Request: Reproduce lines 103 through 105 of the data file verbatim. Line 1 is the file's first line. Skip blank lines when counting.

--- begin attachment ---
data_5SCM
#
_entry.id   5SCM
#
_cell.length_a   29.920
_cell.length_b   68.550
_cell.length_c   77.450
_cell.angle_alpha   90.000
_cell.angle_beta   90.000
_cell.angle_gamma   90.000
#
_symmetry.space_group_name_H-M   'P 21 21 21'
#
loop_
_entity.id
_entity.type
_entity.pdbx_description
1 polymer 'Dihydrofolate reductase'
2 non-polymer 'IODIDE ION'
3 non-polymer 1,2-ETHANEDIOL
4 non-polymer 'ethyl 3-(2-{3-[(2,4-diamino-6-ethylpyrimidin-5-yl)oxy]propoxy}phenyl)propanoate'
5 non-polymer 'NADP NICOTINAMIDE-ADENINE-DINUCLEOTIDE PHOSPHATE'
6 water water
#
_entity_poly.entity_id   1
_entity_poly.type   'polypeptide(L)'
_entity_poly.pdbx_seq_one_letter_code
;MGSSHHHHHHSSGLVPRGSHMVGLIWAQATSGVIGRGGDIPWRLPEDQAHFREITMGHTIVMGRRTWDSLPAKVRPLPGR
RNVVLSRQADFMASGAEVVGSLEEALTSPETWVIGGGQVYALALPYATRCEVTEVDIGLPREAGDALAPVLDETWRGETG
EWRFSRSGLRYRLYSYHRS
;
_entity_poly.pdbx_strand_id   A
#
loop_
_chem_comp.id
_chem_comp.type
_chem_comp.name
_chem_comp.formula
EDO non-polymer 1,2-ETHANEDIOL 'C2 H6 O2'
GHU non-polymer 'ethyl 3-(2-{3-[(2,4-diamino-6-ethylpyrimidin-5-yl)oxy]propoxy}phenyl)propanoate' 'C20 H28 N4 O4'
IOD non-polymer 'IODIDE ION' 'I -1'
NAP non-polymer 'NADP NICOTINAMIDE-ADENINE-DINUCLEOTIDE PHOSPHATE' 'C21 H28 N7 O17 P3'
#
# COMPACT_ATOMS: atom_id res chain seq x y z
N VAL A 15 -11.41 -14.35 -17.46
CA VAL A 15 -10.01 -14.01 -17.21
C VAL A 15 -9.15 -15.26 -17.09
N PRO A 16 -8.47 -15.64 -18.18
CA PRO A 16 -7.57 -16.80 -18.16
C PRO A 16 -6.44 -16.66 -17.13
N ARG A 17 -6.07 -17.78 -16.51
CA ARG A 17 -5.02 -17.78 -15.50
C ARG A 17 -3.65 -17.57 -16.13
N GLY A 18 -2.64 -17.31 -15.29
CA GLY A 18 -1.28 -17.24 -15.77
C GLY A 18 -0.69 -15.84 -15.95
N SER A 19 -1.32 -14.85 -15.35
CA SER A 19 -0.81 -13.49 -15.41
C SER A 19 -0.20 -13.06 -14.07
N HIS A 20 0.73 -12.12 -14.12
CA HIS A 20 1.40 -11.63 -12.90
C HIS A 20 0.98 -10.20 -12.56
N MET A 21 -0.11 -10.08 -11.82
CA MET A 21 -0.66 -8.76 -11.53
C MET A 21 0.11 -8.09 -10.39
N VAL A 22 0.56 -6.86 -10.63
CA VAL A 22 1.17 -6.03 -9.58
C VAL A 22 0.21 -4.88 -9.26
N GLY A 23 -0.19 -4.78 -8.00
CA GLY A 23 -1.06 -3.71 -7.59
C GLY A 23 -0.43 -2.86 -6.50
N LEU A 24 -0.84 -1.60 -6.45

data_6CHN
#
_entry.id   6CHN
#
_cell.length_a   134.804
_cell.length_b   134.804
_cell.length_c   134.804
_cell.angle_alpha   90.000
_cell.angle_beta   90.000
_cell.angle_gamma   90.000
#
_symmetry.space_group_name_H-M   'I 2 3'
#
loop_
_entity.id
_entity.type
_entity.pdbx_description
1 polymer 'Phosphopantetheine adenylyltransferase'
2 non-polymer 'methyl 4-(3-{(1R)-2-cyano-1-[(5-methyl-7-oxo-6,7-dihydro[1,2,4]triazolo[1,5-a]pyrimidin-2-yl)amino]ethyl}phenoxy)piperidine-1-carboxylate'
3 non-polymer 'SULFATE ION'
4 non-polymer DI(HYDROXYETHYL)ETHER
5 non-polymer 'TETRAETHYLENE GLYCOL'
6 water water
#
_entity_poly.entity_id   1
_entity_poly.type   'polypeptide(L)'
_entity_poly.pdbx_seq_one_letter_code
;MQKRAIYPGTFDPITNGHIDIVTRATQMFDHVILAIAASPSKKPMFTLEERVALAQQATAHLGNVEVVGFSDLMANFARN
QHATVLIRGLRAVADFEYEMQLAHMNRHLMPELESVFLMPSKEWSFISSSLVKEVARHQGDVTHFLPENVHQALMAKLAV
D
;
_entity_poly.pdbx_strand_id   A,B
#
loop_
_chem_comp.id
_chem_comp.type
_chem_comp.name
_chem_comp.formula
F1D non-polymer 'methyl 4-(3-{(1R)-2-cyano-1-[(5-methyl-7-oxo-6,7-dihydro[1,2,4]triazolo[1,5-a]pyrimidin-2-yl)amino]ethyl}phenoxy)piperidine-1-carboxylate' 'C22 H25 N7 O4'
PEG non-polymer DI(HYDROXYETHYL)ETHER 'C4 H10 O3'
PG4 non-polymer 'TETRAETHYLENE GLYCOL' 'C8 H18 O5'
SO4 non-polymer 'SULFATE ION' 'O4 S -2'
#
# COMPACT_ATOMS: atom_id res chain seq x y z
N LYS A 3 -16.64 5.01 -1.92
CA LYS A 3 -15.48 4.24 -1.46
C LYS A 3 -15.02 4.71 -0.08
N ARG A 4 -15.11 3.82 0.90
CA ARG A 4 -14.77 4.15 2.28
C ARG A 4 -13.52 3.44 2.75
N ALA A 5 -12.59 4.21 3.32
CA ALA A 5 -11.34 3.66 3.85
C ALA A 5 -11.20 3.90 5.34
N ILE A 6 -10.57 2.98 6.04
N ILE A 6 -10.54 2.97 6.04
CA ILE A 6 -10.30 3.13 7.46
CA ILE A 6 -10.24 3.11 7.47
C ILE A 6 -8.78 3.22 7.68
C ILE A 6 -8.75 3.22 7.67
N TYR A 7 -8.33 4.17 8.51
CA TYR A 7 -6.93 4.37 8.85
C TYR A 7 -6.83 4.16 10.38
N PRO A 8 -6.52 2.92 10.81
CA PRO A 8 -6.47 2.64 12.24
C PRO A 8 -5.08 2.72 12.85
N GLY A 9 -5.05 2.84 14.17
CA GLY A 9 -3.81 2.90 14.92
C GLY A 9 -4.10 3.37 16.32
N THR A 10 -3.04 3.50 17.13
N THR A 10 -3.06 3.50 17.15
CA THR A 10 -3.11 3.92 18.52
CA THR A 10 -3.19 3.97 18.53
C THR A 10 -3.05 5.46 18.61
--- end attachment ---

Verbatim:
;
_entity_poly.pdbx_strand_id   A,B
#